Even if you have the vision, skills, incentives, and resources but no action plan (a plan broken down into steps that people can take and accomplish in small bits), you will end up with a ‘false start’ This means that you may progress with change as a process, but will often be left behind due to steps being missed.
We can conclude that The Knoster change model is particularly a great tool for both planning change and identifying problems with ongoing projects.
Change Leadership Model
This model is built around three main components (3 C’s) that provide the necessary relation between the process part of change and the people part of change, so that you can successfully be managing complex change.
1st C – Communication
Unsuccessful leaders tended to concentrate on the “what” of the change. Effective leaders, on the other side, communicated both the “what” and the “why”. Stronger buy-in and eagerness for the change were generated by leaders who either described the move’s goal and linked it to the organization’s values or highlighted its advantages.
2nd C – Collaborate
In order to succeed with the planned changes, bringing people together is crucial. Successful cases show that employees are involved in the early stages of change processes – to ensure their commitment.
3rd C – Commit
Effective leaders made sure that their personal attitudes and actions supported change as well. Change is challenging, but the leaders who successfully handled it were tenacious and persistent, as well as willing to venture outside of their comfort zones. Additionally, they focused on the larger picture and gave the change effort more of their personal time. Unsuccessful leaders were negative, unable to adapt to new situations, and frustrated with slow progress.
Small Business Change Management
If you have thought about implementing change in your small business, you might wonder what change management tactics are required to get things started. A combination or single use of above-mentioned models is always recommended.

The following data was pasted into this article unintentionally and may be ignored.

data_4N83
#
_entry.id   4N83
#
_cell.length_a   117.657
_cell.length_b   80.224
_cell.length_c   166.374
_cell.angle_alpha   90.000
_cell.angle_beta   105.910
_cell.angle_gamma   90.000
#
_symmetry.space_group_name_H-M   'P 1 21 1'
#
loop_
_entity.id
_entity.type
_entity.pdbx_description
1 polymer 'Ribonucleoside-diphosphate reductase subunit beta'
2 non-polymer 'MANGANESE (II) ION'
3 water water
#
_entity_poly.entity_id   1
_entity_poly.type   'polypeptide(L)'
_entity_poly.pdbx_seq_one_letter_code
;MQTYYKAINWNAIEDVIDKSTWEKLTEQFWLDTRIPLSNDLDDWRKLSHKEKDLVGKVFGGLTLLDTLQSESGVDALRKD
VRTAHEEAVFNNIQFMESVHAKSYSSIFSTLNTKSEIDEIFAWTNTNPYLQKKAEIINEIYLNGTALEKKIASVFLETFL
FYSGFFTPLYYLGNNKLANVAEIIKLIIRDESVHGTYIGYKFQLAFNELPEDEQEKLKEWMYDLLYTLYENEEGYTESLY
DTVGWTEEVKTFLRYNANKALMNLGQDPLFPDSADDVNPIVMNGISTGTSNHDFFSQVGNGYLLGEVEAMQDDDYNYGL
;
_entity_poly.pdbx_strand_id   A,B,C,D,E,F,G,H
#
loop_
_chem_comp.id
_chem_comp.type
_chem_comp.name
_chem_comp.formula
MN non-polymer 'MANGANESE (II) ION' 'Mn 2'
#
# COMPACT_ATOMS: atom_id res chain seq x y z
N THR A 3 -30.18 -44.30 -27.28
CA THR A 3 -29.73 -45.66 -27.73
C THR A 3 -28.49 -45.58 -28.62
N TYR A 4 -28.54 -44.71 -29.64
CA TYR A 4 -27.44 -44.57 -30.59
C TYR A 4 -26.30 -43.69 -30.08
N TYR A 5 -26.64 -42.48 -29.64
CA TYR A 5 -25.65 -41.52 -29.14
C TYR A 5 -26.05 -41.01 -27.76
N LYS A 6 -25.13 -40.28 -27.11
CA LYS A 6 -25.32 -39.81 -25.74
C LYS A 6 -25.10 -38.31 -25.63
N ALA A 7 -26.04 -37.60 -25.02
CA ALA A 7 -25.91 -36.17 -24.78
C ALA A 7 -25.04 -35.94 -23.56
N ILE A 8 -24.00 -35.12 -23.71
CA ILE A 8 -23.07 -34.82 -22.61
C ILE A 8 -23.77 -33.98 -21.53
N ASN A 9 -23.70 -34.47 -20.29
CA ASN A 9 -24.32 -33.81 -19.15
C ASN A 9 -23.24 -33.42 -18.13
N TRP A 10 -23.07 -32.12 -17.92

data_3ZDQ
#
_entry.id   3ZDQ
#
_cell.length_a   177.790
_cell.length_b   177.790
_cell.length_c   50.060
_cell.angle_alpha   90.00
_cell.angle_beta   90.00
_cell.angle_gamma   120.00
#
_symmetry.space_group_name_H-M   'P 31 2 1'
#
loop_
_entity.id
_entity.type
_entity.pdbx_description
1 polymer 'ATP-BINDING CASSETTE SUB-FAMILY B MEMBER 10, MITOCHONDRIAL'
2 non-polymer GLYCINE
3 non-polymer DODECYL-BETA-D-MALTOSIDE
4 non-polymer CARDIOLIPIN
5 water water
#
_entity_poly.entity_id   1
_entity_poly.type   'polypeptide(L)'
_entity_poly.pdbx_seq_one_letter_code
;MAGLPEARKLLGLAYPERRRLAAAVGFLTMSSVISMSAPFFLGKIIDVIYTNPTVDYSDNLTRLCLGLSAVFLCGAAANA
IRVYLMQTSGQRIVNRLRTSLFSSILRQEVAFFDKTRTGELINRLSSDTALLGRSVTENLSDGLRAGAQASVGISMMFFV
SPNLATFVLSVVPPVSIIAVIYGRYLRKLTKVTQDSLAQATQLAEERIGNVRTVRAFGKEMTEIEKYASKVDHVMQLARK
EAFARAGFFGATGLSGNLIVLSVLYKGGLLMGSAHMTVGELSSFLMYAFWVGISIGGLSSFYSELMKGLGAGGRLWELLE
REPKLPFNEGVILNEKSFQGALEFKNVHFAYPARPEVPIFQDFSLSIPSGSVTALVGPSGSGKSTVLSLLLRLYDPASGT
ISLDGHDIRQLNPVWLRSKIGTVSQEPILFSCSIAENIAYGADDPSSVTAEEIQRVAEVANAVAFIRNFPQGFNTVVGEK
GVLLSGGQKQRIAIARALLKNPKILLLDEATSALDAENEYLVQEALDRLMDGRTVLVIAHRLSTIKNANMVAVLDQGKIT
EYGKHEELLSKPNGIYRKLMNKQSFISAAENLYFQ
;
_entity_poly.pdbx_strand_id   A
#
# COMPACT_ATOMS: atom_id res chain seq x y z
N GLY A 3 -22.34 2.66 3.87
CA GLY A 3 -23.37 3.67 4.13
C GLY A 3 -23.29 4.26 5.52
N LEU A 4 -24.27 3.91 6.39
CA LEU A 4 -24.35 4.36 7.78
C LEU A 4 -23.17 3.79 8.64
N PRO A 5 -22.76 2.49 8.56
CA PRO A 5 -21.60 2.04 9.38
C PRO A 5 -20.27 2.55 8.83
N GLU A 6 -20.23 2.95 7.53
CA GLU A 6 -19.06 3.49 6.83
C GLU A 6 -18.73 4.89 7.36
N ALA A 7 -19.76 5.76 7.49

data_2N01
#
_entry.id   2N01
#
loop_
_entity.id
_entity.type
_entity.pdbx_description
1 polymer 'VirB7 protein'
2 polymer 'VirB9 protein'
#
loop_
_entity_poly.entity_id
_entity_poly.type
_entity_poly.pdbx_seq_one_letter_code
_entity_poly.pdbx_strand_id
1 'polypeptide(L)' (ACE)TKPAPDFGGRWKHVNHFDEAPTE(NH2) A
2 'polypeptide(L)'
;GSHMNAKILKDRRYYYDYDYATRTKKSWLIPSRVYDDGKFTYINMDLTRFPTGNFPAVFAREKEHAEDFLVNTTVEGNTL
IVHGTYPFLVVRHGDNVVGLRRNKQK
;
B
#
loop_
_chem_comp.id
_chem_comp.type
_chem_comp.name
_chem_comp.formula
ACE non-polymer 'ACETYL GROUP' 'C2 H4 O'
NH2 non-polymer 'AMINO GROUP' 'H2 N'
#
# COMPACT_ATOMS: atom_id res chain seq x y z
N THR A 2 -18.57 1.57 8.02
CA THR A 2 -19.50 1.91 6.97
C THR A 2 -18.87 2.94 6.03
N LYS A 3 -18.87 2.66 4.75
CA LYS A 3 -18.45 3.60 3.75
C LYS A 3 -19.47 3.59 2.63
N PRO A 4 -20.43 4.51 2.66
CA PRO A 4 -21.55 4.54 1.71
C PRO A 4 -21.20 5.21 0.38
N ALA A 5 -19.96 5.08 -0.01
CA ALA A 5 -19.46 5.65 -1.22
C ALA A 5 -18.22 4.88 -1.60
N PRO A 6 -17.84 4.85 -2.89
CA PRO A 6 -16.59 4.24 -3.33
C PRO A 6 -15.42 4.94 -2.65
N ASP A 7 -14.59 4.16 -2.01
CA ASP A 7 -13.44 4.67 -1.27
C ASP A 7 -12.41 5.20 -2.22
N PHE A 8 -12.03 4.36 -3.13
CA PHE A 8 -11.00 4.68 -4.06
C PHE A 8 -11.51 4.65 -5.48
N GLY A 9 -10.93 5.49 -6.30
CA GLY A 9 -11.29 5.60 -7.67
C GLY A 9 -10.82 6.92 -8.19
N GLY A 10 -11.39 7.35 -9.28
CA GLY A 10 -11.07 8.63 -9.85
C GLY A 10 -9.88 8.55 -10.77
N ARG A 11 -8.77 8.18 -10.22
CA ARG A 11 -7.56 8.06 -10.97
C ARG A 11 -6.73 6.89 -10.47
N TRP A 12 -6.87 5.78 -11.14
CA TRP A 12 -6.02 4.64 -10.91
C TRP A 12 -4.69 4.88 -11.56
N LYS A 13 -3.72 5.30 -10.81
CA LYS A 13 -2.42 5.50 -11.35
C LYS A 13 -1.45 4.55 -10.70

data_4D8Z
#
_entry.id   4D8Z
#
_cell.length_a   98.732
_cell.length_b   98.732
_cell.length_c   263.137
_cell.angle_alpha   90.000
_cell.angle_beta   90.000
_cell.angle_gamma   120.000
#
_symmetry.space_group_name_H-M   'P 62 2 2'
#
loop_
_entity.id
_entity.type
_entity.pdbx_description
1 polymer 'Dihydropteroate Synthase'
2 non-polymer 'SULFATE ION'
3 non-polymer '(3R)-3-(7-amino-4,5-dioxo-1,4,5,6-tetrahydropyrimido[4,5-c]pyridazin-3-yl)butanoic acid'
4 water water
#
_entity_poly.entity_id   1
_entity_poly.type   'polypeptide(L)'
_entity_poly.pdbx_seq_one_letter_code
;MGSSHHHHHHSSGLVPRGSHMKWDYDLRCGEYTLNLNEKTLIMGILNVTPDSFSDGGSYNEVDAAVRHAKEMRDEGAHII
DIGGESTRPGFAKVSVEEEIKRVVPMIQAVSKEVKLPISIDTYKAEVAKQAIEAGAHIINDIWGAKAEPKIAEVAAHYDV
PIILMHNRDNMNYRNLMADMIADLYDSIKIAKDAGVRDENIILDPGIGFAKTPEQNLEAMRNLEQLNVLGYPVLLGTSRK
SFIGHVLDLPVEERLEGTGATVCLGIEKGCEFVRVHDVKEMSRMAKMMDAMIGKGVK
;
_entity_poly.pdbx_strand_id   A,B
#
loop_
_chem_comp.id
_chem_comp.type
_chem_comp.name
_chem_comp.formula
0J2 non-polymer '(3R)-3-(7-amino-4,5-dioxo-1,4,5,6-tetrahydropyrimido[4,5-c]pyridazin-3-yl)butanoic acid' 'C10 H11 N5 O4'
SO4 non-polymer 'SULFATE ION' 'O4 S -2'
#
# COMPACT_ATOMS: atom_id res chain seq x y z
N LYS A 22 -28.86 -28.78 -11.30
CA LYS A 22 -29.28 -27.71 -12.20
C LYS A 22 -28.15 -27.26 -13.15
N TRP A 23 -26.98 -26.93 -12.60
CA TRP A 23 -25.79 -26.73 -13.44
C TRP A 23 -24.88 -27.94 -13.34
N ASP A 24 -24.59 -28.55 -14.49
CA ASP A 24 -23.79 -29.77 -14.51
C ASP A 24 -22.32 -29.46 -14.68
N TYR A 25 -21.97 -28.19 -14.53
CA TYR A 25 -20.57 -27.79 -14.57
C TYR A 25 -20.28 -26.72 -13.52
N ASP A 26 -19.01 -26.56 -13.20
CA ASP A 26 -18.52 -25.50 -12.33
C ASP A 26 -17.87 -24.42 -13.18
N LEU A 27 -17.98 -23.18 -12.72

However, there are some extra steps from the models to ensure the change management in your small business is successful:
Even if you can’t predict everything, you should be well-aware of any potential obstacles that may stand in your way. Throughout the transition, emphasize to the team the value of risk analysis, and don’t be afraid to change as necessary.
Maintaining a positive organizational culture requires heavily involving your team rather than trying to handle everything yourself. Doing so will pay off even after the transition is over.
Quick tip: To keep the change on track, brainstorm with your team to come up with suggestions for additional potential roadblocks. Then, create a “Plan B” for each scenario. In this way, you and your team won’t have to scramble to get back on track if you encounter a difficulty because you will both know exactly what to do.
Use HR Software
Using spreadsheets or other straightforward methods to implement a change management strategy is difficult; instead, use HR software to guide you through this occasionally challenging process. You may design plans and manage staff as you make this transformation with the aid of recent advancements in HR technology.
Quick tip: Since each small business is unique, you shouldn’t simply select the most well-liked HR software choice. Before choosing, read a few software reviews and test out the most promising choices.
Remember, Managing Complex Change Is All About People
Be mindful that various people may react to change in different ways and that you will need to manage personalities and make frequent adjustments while going through this shift.
That is why it is so important to communicate. People become uneasy when an organization is changing and they feel left out of the loop. It’s a logical reaction. In order to create the impression of a discussion and demonstrate your appreciation for your employees’ contributions, communicate frequently and ask for feedback.
Throughout this procedure, be mindful of your employees emotions. Have open communication with them and enlist their assistance in finding solutions. Be adaptable enough to modify your plan in light of what they say. Keep emphasizing the advantages that everyone will experience as a result of seeing this transformation through.
Keep in mind that managing complex change involves managing people as well as creating and carrying out a plan. So give empathy more weight than productivity. In the end, your staff members will be more devoted to you and content with their positions.